One possible variable between games could be the game’s popularity. Popularity shall be defined here as the funds held in the game contract and the number of transactions. Let us assume that there is a Game A and a Game B, with Game A being more popular, making the parameter strength A > B.

Further, to set parameters for the assets in Game A, the rarity information can become the basis for parameter strength. If the number of the item A-10 issued is 32, while the number of the item A-3584 issued is 3584, then the parameter strength would be A-32 > A-3584.

But what about A-3584 vs. B-32? A-3584 is a low rarity item, but in the more popular Game A, while B-32 is a high rarity item in the less popular Game B.
Looking at the diagram below, depending on the rarity of A-3584 and B-32 on the whole, either A-3584 > B-32 or A-3584 < B-32 could be possible.

In either case, it should be possible to set this up by having functions to define parameters on the basis of game popularity (held funds, number of transactions, etc.) and the rarity of each token (number of the item issued).

For the seed, which forms the basis of the number that will be obtained, we are considering a method that would convert numbers from the string of the parameter variable name. In essence, from the string “hp” the number 100 would be obtained, and from the string “attack” the number 120 would be obtained.

Using this method, depending on the game, things like hp and hitpoint would have the same meaning, but as they are different strings different numbers would be obtained, but we have deemed this acceptable.

Relationship between market price and strength

You may think that paying money should be required to strengthen a character, just as in pay-to-win games.

For TokenParameterHub, you may imagine that since parameters fluctuate based on the token value and number of transactions, valuable characters would have more impact in the market. Currently, we believe that the most effective method for measuring user excitement and character popularity is the monetary amount and number of transactions. (In the future, it is possible that something like an Oracle that measures user excitement could come out)

Another technique for building strong characters in an application could be to make a large deposit into the character, or to make quasi-transactions. Measures to prevent these kinds of actions will likely become necessary going forward, but at this point on many review sites for DApps, the revenue and number of transactions for a game are read in directly from the data written in Blockchain.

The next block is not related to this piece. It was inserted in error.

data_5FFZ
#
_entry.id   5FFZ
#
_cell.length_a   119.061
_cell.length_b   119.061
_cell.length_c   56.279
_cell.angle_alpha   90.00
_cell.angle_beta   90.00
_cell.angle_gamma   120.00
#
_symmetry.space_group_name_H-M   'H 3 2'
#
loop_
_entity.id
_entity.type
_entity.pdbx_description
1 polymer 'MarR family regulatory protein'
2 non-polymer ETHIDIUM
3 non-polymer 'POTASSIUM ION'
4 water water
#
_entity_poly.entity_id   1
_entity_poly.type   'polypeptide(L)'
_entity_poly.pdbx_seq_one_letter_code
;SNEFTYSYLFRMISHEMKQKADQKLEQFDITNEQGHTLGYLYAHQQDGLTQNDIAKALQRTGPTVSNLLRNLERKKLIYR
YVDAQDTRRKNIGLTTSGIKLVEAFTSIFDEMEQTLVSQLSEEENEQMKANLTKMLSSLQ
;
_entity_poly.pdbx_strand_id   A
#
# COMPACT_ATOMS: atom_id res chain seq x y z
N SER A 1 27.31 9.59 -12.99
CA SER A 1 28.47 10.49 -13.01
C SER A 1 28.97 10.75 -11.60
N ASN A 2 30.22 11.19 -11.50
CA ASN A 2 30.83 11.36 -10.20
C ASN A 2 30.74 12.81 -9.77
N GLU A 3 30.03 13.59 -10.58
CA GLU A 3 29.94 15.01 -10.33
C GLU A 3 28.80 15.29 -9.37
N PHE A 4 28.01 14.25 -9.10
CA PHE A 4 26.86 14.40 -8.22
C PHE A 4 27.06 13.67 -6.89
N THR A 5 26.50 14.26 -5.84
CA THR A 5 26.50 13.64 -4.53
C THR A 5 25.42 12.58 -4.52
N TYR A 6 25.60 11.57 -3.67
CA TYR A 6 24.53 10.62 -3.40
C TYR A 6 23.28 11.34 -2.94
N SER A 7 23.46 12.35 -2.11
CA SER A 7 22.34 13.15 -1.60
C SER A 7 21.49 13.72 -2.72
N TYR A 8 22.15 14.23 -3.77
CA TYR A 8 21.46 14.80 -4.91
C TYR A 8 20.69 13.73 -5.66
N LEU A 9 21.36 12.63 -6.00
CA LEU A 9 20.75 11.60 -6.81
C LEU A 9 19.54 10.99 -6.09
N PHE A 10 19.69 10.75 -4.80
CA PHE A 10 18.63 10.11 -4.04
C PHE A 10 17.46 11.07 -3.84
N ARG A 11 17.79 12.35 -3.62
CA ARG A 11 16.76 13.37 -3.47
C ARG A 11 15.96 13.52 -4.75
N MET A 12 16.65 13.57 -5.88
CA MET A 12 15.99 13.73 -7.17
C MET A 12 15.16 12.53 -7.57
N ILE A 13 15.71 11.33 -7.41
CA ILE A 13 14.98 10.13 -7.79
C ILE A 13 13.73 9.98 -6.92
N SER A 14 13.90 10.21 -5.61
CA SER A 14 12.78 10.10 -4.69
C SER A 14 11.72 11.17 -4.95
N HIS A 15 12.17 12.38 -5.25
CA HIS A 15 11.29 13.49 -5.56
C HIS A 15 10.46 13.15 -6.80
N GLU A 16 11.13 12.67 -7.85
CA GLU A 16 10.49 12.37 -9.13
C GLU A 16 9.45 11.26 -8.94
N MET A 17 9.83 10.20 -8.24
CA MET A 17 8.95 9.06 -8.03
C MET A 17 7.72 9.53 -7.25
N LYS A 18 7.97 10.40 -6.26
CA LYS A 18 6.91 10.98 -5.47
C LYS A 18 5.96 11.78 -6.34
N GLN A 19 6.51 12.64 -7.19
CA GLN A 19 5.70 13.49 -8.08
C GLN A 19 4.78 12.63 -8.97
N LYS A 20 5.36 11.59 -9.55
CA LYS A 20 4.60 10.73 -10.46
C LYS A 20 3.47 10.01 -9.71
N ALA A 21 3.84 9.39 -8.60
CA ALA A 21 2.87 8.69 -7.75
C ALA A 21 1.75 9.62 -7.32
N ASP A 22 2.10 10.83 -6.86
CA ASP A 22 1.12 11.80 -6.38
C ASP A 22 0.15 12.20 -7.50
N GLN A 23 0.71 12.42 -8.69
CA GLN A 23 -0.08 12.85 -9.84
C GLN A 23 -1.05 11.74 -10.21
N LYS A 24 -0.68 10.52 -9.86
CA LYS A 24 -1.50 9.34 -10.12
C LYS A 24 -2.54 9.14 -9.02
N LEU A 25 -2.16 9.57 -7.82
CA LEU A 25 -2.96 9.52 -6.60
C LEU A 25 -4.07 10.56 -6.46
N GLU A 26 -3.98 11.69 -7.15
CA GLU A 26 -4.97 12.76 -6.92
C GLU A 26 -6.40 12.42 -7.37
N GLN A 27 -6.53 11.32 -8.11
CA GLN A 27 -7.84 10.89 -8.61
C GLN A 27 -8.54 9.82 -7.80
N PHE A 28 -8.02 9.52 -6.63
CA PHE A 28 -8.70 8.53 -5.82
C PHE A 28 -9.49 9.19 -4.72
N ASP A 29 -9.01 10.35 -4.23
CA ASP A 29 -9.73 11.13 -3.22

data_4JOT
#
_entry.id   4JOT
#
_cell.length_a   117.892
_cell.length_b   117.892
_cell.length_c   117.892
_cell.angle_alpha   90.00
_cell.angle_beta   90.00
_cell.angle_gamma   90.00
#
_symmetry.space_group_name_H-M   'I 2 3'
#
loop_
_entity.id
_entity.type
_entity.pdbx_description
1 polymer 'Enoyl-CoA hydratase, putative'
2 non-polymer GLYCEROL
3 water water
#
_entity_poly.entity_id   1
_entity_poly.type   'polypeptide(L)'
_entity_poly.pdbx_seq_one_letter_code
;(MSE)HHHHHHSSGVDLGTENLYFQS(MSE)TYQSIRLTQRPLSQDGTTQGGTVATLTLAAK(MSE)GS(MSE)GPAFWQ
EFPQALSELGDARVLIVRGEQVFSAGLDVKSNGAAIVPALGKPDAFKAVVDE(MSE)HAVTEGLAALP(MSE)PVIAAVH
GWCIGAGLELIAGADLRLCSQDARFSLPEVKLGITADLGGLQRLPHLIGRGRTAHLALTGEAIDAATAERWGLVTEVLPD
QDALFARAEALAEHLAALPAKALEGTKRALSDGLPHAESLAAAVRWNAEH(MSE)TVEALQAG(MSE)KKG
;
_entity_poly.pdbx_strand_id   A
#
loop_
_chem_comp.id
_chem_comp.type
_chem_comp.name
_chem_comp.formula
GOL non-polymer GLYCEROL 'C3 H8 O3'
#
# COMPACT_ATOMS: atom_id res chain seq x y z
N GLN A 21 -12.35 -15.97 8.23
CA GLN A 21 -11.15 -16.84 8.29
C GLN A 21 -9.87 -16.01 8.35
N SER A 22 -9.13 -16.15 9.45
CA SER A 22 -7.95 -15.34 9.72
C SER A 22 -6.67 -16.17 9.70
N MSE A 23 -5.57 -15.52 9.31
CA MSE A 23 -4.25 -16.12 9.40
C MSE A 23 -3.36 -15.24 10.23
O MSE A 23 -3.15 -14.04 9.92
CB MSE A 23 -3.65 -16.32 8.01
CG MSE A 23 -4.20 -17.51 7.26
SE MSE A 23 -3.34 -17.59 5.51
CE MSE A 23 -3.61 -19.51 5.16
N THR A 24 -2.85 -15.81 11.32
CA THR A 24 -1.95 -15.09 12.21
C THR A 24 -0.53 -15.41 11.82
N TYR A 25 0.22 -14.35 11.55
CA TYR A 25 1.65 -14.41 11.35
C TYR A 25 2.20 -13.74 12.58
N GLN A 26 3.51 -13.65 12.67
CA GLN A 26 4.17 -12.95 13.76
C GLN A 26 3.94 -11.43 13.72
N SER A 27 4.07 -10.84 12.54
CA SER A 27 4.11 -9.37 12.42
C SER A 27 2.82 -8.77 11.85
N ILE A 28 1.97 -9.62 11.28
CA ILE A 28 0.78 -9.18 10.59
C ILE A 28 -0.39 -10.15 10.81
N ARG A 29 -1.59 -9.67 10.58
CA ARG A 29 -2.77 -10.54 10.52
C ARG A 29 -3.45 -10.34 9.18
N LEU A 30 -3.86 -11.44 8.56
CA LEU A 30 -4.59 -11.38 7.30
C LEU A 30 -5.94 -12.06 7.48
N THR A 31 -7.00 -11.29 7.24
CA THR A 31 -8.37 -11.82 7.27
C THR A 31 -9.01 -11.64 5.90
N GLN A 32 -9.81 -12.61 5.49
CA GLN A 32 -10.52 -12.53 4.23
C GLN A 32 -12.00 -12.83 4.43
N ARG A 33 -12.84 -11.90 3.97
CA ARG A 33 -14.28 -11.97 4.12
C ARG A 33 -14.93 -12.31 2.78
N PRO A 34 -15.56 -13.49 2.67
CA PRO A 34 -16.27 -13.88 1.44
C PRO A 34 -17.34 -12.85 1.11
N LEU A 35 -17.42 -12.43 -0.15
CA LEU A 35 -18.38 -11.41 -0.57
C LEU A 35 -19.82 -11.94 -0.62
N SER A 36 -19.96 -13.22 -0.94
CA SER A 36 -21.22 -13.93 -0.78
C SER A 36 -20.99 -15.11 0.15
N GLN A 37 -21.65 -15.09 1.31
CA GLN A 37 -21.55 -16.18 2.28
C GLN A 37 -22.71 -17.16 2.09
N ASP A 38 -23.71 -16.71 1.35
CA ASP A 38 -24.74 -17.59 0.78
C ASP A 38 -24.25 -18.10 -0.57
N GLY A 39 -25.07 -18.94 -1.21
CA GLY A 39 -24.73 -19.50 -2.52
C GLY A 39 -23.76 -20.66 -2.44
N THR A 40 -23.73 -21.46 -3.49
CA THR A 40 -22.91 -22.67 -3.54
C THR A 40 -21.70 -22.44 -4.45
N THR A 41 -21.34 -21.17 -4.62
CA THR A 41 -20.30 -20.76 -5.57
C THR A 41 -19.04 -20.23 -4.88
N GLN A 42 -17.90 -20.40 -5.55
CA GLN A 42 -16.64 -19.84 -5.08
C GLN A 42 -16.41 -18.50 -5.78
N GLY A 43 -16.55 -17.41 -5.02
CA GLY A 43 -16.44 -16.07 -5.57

In a world created by interoperability, just as in the real world, there are issues associated with allowing others in that must be considered. For example, if someone else’s token system is too strong, that could have too strong an impact on your own game.

In the real world, if produce imported from abroad could impact a country’s agricultural sector, then tariffs can be imposed to reduce that risk. By setting the variable TariffRate (0–100%) in TokenParameterHub, it is possible to limit the ability value for parameters.

As the degree to which a game is influenced by external factors is a setting entrusted to each individual game, that setting will determine the parameter rate.

It may seem contradictory to set a TariffRate on parameter values that we set equally, but this is a measure that is necessary to allow multiple game titles and content other than games to participate on the same standard.


As mentioned in the introduction, interoperability is one significant value Blockchain can provide to a service, but there are many ways to approach it depending on the field and business philosophy.

Whether excellent content accumulates because there is a good platform, or if excellent content draws in other excellent content to form a platform is a chicken or egg conundrum with no quick or easy answer, but we aspire to having liquid interoperability between applications on the basis of TokenParameter Hub, and creating a better user experience as a result.



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Fumitoshi Ogata

Fumitoshi Ogata

SoftwareEngineer@DeNACo.,Ltd, developping in R&D, Gaming, Blockchain, NFT, Flutter, Server, father, motorsport.